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Mark Kelly condemns vandalism at Gabby Giffords’s synagogue

The Arizona senator called the incident ‘deeply personal’

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Then-Senate candidate Mark Kelly and former Arizona Congresswoman Gabrielle Giffords speak to supporters and volunteers during a Phoenix Early Vote Event near a downtown early voting site on October 24, 2020 in Phoenix, Arizona.

Sen. Mark Kelly (D-AZ) condemned the vandalism at Tucson’s Congregation Chaverim — where his wife, former Rep. Gabrielle Giffords, (D-AZ) is a member — in a statement to Jewish Insider on Friday.

“This act of vandalism in Tucson is personal for Gabby and me. We continue to keep Arizona’s Jewish community and the members of the congregation in our thoughts,” Kelly said in a statement on Friday evening, in response to a JI inquiry a day earlier. “Anti-Semitic attacks fly in the face of who we are as a country and as a state. There is no place for hate in Arizona.”

Tucson Police Sergeant Richard Gradillas told JI on Sunday night that the incident is currently classified as vandalism, not a hate crime, but that classification could change as more information is gathered.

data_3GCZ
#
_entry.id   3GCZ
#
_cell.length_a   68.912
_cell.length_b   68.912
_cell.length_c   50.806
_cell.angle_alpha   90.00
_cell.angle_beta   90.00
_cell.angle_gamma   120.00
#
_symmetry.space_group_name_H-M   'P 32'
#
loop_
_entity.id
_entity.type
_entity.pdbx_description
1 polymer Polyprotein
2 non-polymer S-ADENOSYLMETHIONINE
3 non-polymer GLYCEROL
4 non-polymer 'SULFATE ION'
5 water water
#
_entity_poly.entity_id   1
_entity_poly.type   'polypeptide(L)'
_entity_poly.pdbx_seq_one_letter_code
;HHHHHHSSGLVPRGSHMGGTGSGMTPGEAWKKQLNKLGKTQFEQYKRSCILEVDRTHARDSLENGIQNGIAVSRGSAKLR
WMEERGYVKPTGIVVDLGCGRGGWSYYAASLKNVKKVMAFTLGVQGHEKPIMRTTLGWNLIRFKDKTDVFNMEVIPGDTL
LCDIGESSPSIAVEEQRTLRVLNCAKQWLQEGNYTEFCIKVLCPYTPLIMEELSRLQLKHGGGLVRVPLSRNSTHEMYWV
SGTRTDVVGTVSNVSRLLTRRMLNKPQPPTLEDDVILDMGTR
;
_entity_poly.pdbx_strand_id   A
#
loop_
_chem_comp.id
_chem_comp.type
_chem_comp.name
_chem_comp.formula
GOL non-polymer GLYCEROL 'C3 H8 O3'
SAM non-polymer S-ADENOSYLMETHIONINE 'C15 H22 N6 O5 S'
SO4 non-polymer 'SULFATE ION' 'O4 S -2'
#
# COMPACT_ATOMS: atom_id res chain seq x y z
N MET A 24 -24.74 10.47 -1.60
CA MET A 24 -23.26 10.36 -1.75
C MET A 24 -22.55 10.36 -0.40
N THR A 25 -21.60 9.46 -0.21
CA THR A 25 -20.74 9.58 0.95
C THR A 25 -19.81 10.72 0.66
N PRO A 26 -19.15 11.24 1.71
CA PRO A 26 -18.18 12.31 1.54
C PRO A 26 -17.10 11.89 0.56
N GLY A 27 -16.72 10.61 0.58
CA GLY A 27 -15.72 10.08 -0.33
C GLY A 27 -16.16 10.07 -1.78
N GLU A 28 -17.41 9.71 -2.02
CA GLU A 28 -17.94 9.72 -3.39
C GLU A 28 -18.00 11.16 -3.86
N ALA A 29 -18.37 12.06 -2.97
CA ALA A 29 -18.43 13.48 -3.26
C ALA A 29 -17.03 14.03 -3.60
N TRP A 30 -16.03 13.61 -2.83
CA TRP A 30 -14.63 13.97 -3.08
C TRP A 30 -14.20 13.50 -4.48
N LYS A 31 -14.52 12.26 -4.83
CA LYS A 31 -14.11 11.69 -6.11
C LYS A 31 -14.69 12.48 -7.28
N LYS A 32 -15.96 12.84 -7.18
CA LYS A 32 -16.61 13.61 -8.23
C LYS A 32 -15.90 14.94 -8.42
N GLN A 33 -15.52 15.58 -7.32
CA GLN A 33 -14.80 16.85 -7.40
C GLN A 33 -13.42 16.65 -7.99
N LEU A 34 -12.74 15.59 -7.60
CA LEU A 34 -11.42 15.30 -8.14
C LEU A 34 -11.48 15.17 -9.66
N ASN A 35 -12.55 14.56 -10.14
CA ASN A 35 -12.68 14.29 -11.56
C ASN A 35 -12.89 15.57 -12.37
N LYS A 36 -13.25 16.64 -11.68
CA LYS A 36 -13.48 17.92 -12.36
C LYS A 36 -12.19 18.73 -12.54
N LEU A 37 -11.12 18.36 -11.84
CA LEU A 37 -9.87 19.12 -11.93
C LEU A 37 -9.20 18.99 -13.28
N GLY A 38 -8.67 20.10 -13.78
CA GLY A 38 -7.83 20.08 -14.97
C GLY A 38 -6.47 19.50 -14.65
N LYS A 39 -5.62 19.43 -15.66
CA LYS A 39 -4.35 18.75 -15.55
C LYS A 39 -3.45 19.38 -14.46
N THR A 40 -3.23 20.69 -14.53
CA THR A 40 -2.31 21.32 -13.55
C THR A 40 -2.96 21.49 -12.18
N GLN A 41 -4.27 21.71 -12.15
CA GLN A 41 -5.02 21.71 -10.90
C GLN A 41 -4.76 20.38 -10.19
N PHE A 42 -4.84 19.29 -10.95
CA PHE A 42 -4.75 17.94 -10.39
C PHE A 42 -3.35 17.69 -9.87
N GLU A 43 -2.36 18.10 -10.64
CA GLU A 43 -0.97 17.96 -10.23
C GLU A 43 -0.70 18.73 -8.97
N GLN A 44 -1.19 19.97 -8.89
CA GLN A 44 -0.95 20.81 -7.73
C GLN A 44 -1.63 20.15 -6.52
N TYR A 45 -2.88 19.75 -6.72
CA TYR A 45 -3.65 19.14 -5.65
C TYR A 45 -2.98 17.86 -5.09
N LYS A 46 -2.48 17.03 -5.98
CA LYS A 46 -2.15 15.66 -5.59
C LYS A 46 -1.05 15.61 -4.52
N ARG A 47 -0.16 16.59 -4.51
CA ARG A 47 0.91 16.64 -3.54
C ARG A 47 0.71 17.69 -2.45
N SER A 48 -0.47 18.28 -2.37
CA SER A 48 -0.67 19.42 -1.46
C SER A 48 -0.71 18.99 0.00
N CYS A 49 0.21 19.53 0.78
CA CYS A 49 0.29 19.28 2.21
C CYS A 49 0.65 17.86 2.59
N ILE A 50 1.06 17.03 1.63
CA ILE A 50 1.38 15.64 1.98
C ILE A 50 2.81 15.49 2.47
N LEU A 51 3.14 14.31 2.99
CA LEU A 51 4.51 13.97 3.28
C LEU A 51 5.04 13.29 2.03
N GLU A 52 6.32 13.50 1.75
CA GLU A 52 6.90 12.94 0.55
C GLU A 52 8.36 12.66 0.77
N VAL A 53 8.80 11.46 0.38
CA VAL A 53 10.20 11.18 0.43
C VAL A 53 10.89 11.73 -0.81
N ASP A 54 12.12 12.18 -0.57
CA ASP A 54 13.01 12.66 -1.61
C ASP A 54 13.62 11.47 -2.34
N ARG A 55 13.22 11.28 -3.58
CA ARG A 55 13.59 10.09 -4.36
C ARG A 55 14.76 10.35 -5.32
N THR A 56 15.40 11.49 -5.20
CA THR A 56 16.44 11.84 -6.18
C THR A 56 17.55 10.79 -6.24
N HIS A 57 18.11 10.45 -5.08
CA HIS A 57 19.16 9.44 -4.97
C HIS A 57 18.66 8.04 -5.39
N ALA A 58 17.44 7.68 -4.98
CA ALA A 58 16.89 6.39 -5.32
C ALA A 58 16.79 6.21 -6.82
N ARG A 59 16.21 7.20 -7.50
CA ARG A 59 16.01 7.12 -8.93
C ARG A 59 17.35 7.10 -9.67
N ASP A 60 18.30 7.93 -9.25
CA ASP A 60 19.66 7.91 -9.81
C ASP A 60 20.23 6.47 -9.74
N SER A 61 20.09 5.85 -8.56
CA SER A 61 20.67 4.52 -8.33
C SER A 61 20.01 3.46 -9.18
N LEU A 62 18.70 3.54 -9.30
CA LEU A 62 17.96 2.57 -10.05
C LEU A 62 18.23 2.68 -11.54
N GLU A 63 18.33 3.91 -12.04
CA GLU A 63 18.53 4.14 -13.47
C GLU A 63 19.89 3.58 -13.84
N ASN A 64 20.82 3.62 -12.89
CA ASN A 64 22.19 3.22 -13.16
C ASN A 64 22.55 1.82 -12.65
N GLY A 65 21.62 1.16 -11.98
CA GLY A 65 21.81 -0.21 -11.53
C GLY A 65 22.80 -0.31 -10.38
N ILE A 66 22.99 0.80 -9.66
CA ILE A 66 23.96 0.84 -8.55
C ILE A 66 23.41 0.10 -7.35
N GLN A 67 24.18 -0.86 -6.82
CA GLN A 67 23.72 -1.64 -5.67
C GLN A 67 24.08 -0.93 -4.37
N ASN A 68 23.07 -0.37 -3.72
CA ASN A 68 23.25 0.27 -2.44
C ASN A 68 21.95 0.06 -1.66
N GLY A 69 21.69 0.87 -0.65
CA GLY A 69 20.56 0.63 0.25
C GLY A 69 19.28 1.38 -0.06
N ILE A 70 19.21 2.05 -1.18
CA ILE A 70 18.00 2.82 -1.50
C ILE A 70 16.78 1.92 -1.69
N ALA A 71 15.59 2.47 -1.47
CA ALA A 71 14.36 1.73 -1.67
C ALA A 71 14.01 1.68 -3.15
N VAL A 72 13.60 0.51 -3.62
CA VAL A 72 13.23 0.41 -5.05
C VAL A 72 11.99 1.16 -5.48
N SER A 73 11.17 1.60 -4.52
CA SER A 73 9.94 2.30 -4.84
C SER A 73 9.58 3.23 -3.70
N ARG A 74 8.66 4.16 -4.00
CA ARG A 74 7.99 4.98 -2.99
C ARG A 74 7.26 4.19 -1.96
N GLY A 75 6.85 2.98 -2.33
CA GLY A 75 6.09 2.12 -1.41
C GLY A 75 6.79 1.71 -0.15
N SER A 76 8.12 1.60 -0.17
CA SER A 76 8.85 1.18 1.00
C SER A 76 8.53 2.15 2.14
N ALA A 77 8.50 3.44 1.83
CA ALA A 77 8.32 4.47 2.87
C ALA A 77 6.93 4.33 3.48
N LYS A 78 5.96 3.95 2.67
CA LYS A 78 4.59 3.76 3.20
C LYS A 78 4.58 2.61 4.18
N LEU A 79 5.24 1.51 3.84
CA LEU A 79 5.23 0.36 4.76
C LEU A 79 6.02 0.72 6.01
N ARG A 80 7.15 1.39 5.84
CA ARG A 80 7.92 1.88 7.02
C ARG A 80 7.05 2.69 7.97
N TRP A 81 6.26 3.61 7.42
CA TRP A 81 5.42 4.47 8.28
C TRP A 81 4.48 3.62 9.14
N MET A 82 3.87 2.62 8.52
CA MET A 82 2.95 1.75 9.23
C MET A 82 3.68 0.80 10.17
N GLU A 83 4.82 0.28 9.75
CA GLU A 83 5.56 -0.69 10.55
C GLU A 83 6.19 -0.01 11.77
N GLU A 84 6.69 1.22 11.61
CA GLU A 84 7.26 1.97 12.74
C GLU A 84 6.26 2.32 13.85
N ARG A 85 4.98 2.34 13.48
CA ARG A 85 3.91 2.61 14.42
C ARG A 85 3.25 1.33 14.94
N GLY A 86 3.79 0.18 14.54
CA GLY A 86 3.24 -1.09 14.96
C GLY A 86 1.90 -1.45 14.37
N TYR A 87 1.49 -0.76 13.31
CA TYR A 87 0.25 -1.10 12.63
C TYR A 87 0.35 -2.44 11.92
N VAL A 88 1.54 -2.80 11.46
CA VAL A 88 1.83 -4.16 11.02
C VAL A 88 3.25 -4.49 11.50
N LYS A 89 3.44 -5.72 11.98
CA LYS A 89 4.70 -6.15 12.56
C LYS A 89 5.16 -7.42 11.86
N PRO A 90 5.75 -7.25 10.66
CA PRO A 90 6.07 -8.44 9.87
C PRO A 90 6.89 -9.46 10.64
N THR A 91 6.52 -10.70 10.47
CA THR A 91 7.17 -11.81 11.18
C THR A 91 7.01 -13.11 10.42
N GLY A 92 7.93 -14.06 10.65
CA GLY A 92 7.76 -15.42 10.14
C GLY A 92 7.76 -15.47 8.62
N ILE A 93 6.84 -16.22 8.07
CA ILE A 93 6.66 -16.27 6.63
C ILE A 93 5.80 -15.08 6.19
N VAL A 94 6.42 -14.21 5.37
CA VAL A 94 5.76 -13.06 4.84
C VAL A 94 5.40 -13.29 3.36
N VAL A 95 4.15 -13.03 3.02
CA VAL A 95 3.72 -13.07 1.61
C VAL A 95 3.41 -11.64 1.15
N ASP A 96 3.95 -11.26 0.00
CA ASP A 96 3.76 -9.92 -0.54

Giffords first spoke out about the incident, in which an individual threw a rock through a window, in a tweet on Thursday. 

“Yesterday, my synagogue in Tucson was vandalized,” she said. “It’s heartbreaking to see such a disgusting act in a place where so many are meant to feel safest. Despite these actions, we will not be shaken. Hate has no place in Arizona.”

According to Kelly’s office, Congregation Chaverim’s Rabbi Stephanie Aaron officiated Kelly and Giffords’s wedding in 2007.

Asked what measures Kelly supports to combat the recent uptick in antisemitic violence, which came in response to the intense, 11-day battle between Israel and Hamas, the senator’s office pointed to Kelly’s co-sponsorship of the COVID-19 Hate Crimes Act, which was signed into law on Thursday. His office also noted that he signed a letter to President Joe Biden in April urging him to “expeditiously” nominate an ambassador to monitor and combat antisemitism. 

Kelly’s office did not indicate any plans to introduce or support any additional legislation, and did not respond to a question from JI about whether he supports expanded funding for the Nonprofit Security Grant Program (NSGP), which provides federal funding to houses of worship and nonprofits to enhance their security. 

House lawmakers have expressed support for doubling NSGP funding to $360 million, while senators who have historically been strong supporters have recently declined to specify their funding target. In 2020, the House voted in favor of significantly greater funding for NSGP than did the Senate.